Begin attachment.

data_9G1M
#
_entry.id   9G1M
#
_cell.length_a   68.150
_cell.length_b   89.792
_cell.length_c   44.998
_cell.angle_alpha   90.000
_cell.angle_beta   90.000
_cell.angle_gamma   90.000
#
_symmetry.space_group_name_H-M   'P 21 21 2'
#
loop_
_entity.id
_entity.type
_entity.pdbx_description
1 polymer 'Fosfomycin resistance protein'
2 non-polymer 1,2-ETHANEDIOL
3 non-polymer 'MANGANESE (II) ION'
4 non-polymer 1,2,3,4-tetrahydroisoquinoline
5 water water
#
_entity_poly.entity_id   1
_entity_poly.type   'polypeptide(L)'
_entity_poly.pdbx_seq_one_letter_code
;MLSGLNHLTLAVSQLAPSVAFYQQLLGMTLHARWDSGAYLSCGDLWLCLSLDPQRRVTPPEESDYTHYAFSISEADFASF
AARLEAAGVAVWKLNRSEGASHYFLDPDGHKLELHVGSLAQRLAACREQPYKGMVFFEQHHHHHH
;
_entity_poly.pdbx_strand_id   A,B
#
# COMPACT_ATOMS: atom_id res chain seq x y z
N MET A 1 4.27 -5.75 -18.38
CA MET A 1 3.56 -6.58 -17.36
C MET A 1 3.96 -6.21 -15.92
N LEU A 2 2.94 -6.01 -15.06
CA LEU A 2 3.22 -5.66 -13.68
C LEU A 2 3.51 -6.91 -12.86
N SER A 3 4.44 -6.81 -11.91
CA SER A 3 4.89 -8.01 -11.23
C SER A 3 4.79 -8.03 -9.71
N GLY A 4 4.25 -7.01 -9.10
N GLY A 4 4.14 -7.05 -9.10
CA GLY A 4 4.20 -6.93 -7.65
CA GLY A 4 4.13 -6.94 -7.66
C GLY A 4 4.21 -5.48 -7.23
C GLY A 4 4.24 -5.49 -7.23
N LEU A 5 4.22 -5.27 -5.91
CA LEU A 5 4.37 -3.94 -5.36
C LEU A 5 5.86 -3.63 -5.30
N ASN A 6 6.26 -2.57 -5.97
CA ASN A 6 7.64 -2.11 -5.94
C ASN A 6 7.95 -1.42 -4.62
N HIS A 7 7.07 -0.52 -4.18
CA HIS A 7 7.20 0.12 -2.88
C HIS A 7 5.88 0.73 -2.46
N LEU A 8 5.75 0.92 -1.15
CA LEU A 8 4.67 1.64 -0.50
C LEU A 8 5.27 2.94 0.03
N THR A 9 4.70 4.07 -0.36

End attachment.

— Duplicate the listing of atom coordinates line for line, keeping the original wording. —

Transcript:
data_9G1M
#
_entry.id   9G1M
#
_cell.length_a   68.150
_cell.length_b   89.792
_cell.length_c   44.998
_cell.angle_alpha   90.000
_cell.angle_beta   90.000
_cell.angle_gamma   90.000
#
_symmetry.space_group_name_H-M   'P 21 21 2'
#
loop_
_entity.id
_entity.type
_entity.pdbx_description
1 polymer 'Fosfomycin resistance protein'
2 non-polymer 1,2-ETHANEDIOL
3 non-polymer 'MANGANESE (II) ION'
4 non-polymer 1,2,3,4-tetrahydroisoquinoline
5 water water
#
_entity_poly.entity_id   1
_entity_poly.type   'polypeptide(L)'
_entity_poly.pdbx_seq_one_letter_code
;MLSGLNHLTLAVSQLAPSVAFYQQLLGMTLHARWDSGAYLSCGDLWLCLSLDPQRRVTPPEESDYTHYAFSISEADFASF
AARLEAAGVAVWKLNRSEGASHYFLDPDGHKLELHVGSLAQRLAACREQPYKGMVFFEQHHHHHH
;
_entity_poly.pdbx_strand_id   A,B
#
# COMPACT_ATOMS: atom_id res chain seq x y z
N MET A 1 4.27 -5.75 -18.38
CA MET A 1 3.56 -6.58 -17.36
C MET A 1 3.96 -6.21 -15.92
N LEU A 2 2.94 -6.01 -15.06
CA LEU A 2 3.22 -5.66 -13.68
C LEU A 2 3.51 -6.91 -12.86
N SER A 3 4.44 -6.81 -11.91
CA SER A 3 4.89 -8.01 -11.23
C SER A 3 4.79 -8.03 -9.71
N GLY A 4 4.25 -7.01 -9.10
N GLY A 4 4.14 -7.05 -9.10
CA GLY A 4 4.20 -6.93 -7.65
CA GLY A 4 4.13 -6.94 -7.66
C GLY A 4 4.21 -5.48 -7.23
C GLY A 4 4.24 -5.49 -7.23
N LEU A 5 4.22 -5.27 -5.91
CA LEU A 5 4.37 -3.94 -5.36
C LEU A 5 5.86 -3.63 -5.30
N ASN A 6 6.26 -2.57 -5.97
CA ASN A 6 7.64 -2.11 -5.94
C ASN A 6 7.95 -1.42 -4.62
N HIS A 7 7.07 -0.52 -4.18
CA HIS A 7 7.20 0.12 -2.88
C HIS A 7 5.88 0.73 -2.46
N LEU A 8 5.75 0.92 -1.15
CA LEU A 8 4.67 1.64 -0.50
C LEU A 8 5.27 2.94 0.03
N THR A 9 4.70 4.07 -0.36